The remarkable comes from the bud of curiosity.

As children, we are taught to obey the rules, walk the line and do what we are told. There are protocols and lesson plans and schedules so exact, they are timed out by the half-minute. We are taught that we should go to college to be successful, and to get there, we have to adhere to a certain set of rules. So we study what we are given, take tests and compare ourselves to our peers based on their scores and other established guidelines to measure success.

When I was in first grade, my friend Keri and I got in trouble for talking at lunch during a “silent” period. Our punishment was to sit on stage at the front of the cafeteria for lunch the next day, opposite one another. The next day, Keri did not come to school. I sat on stage, agonizingly alone. It was the longest 20 minutes of my 7 years of life.

I suppose Keri thought that by missing school on the day of punishment she’d avoid it altogether. But the next day, as we filed in to the cafeteria in our single line with our index fingers over our mouths for silence, Keri was pulled aside and scooted on stage. I knew the mortification I had felt the day before, sitting on stage alone. I made a quick decision and went to the opposite side of the stage from Keri and sat down to share in the embarrassing silence.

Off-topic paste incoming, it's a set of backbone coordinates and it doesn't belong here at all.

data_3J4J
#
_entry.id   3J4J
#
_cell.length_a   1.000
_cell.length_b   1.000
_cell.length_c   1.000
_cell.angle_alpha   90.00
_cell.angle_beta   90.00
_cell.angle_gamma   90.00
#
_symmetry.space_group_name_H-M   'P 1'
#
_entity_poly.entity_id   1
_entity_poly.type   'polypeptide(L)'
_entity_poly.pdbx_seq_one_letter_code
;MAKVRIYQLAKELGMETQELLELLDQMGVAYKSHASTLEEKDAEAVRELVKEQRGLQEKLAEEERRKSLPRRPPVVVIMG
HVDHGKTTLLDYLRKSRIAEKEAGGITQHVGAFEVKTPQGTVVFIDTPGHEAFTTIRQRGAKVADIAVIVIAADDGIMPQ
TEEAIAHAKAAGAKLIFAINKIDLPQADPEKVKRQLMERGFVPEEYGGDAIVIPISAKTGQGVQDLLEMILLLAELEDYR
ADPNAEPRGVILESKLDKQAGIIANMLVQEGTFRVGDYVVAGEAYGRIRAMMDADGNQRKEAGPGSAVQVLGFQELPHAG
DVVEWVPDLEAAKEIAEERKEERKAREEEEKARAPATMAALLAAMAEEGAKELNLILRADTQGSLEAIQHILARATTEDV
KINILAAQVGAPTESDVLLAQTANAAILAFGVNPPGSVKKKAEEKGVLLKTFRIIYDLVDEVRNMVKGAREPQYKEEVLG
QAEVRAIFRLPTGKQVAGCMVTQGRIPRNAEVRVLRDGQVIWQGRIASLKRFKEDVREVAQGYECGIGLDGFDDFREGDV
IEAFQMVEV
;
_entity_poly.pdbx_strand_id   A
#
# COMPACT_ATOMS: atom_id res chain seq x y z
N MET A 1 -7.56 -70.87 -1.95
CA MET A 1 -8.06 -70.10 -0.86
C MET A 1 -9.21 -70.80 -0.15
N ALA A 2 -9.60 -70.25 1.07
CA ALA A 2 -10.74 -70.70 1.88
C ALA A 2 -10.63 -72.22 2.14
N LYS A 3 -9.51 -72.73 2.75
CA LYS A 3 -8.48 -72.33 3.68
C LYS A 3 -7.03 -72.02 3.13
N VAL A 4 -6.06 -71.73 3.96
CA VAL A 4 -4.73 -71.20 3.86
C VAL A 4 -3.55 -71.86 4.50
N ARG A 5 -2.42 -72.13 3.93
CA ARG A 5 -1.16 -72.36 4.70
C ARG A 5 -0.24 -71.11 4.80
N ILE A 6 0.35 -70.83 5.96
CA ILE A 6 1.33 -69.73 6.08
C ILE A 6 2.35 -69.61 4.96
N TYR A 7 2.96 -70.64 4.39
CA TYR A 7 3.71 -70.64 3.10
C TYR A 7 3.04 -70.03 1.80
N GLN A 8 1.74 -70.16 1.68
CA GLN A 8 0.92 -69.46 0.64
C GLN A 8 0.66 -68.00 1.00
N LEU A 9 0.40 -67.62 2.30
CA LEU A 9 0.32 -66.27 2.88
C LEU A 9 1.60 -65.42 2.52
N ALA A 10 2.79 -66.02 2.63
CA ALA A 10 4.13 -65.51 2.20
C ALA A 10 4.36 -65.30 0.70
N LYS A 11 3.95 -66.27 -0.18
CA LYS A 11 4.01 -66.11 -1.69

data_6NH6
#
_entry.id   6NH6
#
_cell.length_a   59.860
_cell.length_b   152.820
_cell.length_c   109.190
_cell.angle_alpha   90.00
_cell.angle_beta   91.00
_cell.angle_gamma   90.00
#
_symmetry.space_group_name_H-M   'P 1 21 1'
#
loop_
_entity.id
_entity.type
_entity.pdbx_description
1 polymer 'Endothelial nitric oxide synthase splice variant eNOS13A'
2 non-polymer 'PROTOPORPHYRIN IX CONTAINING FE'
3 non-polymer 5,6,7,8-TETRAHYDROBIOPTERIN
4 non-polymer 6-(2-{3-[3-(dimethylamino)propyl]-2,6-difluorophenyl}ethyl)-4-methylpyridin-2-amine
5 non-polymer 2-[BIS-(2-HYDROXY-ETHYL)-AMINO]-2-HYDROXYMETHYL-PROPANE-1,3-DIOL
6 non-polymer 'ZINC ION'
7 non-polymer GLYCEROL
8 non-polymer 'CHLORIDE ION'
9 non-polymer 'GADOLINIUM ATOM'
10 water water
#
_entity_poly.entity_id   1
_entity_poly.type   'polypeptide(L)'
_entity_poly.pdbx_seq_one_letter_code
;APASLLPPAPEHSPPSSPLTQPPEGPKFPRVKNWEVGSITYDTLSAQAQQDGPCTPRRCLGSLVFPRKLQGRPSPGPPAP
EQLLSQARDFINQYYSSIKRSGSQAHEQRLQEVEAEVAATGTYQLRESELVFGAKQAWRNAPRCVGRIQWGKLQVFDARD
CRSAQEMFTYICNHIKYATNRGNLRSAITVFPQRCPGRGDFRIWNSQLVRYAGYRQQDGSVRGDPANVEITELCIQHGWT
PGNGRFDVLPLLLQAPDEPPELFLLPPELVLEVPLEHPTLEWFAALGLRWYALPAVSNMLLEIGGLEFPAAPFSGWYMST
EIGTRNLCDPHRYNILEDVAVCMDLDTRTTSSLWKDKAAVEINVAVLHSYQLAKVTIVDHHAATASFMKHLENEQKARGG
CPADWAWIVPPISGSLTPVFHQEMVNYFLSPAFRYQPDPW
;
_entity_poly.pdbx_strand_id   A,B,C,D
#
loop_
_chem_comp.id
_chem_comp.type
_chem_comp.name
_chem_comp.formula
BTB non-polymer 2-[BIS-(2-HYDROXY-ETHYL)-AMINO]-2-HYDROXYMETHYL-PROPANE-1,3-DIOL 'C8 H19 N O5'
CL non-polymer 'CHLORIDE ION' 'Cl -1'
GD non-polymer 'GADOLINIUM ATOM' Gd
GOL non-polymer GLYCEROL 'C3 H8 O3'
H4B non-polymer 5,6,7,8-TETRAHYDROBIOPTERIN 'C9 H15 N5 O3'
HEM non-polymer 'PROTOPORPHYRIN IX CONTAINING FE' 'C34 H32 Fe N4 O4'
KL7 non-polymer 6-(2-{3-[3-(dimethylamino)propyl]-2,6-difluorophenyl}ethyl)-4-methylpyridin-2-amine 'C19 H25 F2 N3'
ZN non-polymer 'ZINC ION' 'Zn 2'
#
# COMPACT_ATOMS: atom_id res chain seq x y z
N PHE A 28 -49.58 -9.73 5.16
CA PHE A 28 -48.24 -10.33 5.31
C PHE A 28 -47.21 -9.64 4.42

Keri’s mom called after school that day to express what a remarkable girl I was to my mom. I heard the phone click and knew I was in trouble before my mom even got to my room. She had started teaching at my school that year and “following the rules” was important. By sitting on that stage again, I was calling myself out as a trouble maker, someone who could not follow instructions and someone who did not think about the long-term consequences.

What I did that day is something I wish to do every day of my life; I acted with passion and didn’t fear the consequences just because it wasn’t part of the rules. I realize now, 30 years later, that Keri left me high and dry the day before and I didn’t owe her anything. But I’m so glad I didn’t realize that then. It’s a lesson that my kid self has reminded my adult self over and over…after years of being shown how to conform, it is easy, as an adult to worry about what is considered the norm or what others will think and to miss the point of the act itself. Challenge your inner kid and you’ll find curiosity, creativity and the disregard for the fear of failure…all things that lead to the remarkable.

 
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